Russia has warned Lithuania it will face measures of a “serious negative impact” for blocking some shipments by rail to Moscow’s Baltic Sea exclave of Kaliningrad, in its latest dispute over Western sanctions imposed on the country for the war in Ukraine.

In Ukraine’s east, Russian forces and separatists made further advances, pushing towards the city of Lysychansk, the Ukrainian forces’ main bastion in an area that is part of the Donbas region Moscow claims for the separatists.

Ukraine, its forces and weaponry dwarfed by Russia’s, continues to ask the West to send more and better artillery. 

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Defence Minister Oleksiy Reznikov on Tuesday flagged the arrival of powerful German self-propelled howitzers.

In retaliation for Western sanctions, Russia has begun pumping reduced volumes of gas to Europe via Ukraine. 

European Union states from the Baltic Sea in the north to the Adriatic in the south have outlined measures to cope with a supply crisis after Russia’s invasion of its neighbour in late February put energy at the heart of an economic battle between Moscow and the West.

German Economy Minister Robert Habeck said the diminished flows amounted to an economic attack on Germany that “cannot be allowed to succeed”.

Diplomatic attention has turned towards Kaliningrad, a Russian city situated between Poland and Lithuania with nearly a million residents. 

It is connected to the rest of Russia by a rail link through EU and NATO member Lithuania.

Lithuania has shut the route for transport of steel and other ferrous metals, which it says it is required to do under EU sanctions that took effect on Saturday. 

Lithuanians said they have faith in NATO as a deterrent to any potential Russian attack.

“Nothing bad will happen … because Lithuania is in NATO and in the European Union,” insurance worker Vitalijus Sidiskis, 59, said, while acknowledging it was difficult to predict what Russia might do.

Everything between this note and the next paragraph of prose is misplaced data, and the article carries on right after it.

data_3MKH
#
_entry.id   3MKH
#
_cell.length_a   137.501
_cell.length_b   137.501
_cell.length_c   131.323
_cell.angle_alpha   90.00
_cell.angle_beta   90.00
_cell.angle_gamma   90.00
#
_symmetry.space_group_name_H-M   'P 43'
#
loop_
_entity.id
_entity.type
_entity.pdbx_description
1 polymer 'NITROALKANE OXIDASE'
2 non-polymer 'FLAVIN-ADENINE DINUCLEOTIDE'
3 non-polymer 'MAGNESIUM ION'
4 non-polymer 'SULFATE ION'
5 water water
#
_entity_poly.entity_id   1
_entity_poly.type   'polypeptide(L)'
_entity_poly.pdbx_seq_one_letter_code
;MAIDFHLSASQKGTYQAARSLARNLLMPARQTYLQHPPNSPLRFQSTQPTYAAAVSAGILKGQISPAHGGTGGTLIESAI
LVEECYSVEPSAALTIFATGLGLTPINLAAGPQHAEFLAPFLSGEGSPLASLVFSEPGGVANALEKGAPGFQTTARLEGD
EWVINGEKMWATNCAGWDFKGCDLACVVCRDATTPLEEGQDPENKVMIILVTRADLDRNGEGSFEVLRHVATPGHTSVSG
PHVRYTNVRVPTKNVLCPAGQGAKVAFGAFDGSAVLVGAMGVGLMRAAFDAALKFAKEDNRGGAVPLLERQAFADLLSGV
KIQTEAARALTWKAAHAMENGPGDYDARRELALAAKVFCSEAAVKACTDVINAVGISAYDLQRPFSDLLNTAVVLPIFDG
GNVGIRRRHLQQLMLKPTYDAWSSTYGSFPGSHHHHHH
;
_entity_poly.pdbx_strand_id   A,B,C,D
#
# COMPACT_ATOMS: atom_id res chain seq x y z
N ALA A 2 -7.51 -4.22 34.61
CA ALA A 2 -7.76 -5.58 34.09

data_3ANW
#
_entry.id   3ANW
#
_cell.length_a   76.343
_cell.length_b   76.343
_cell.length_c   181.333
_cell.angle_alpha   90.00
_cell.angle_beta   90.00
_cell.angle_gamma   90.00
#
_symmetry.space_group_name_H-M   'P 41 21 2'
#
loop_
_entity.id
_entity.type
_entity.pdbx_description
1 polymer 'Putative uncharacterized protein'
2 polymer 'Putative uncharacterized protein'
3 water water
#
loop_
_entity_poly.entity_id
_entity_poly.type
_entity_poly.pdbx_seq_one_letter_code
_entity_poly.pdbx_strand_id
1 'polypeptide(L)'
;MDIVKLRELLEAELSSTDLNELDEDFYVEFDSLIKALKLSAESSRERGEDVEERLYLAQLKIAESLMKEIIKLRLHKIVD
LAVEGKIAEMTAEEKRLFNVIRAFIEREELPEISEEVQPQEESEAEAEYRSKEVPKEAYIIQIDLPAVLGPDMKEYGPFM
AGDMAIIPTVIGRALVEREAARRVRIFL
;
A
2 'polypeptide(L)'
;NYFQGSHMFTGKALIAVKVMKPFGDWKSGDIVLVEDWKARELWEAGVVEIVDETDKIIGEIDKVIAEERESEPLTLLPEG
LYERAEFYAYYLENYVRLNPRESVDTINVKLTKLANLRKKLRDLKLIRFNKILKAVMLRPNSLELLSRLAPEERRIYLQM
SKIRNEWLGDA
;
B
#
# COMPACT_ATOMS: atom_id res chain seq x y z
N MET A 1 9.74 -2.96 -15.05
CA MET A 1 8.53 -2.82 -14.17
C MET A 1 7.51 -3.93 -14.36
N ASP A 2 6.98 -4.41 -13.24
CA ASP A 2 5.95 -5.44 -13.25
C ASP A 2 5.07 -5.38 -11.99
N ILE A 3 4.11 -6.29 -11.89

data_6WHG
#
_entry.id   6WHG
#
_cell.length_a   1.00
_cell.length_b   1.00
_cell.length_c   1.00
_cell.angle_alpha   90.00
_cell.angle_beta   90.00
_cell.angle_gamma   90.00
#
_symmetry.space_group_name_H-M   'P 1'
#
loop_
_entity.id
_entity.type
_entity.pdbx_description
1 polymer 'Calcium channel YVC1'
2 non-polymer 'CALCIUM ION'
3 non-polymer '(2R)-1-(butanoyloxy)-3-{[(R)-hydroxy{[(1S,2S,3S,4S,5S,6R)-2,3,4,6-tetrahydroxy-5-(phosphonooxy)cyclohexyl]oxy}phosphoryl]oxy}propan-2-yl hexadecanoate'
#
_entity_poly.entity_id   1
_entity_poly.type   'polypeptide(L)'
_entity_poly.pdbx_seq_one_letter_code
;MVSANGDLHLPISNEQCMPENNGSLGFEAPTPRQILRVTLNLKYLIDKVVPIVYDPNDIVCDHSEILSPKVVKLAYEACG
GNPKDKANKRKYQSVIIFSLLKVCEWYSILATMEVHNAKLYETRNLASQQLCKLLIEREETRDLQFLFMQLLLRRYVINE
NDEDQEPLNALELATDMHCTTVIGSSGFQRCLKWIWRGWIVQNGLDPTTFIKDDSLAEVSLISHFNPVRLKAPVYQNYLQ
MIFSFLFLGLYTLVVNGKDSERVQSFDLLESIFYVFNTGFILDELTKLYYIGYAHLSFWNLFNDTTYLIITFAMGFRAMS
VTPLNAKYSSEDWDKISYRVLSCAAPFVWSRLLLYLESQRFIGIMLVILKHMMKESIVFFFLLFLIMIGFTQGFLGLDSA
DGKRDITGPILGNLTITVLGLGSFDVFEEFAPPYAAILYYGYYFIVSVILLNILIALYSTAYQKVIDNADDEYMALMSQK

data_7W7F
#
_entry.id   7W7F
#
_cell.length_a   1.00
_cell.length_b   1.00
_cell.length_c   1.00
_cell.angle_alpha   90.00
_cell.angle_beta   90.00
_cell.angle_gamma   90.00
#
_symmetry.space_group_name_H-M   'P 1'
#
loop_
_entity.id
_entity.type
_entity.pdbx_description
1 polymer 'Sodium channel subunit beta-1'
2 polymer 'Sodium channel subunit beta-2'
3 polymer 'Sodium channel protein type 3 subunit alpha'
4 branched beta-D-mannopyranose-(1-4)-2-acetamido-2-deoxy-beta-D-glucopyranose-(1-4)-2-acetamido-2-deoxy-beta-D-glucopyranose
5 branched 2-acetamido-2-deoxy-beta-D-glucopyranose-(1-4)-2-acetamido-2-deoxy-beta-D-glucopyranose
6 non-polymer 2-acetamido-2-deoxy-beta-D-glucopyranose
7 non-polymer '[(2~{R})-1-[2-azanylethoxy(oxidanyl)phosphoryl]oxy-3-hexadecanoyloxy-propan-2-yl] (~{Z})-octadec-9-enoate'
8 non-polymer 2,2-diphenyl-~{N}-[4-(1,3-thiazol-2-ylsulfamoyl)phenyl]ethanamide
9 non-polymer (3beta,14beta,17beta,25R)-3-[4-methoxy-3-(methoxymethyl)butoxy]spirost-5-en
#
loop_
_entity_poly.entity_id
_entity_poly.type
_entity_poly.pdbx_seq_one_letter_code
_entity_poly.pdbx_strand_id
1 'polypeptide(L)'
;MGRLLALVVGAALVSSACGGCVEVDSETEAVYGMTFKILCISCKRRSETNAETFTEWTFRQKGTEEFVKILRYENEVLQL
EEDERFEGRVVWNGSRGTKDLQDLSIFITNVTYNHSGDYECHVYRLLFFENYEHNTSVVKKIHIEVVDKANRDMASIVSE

Another Baltic nation, Estonia, summoned the Russian ambassador on Tuesday to protest a violation of its national airspace by a Russian helicopter on June 18. There was no immediate Russian comment.

Nikolai Patrushev, secretary of Russia’s Security Council, visited Kaliningrad to chair a security meeting there. 

He said Lithuania’s actions showed Russia could not trust the West, which he said had broken written agreements over Kaliningrad.

“Appropriate measures” were being worked out in response, Patrushev was quoted as saying by state news agency RIA. 

“Their consequences will have a serious negative impact on the population of Lithuania.”

Moscow summoned EU envoy Markus Ederer to the Russian Foreign Ministry on Tuesday. 

EU spokesman Peter Stano said Ederer asked the Russians at the meeting “to refrain from escalatory steps and rhetoric”.

The standoff creates a new source of confrontation on the Baltic, a region already set for a security overhaul that would hem in Russia’s sea power as Sweden and Finland apply to join NATO and put nearly the entire coast in alliance territory.

The EU sought to deflect responsibility from Lithuania, saying the policy was collective action by the bloc.

In a symbolic decision, Ukraine is set to become an official candidate for European Union membership on Thursday, EU diplomats said.

Russia has made slow progress in the Donbas since April in a conflict that has cost the lives of thousands of soldiers on both sides.

Some of the fighting has spanned the Siverskyi Donets river that curls through the Donbas, with Russian forces mainly on the east bank and Ukrainian forces largely on the west.

But Ukrainian troops – and an estimated 500 civilians – are reportedly holding out at a chemical plant in the east bank city of Sievierodonetsk, despite weeks of heavy bombardment.

The governor of Luhansk province, Serhiy Gaidai, confirmed that Toshkivka, a settlement on the west bank further south, was now controlled by Russian forces. This could boost Moscow’s hopes of cutting off Lysychansk from Ukrainian-held territory.

Separately, at least 15 civilians were killed in Ukraine’s Kharkiv region by Russian shelling, the regional governor said in an online posting.

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Peter Fray
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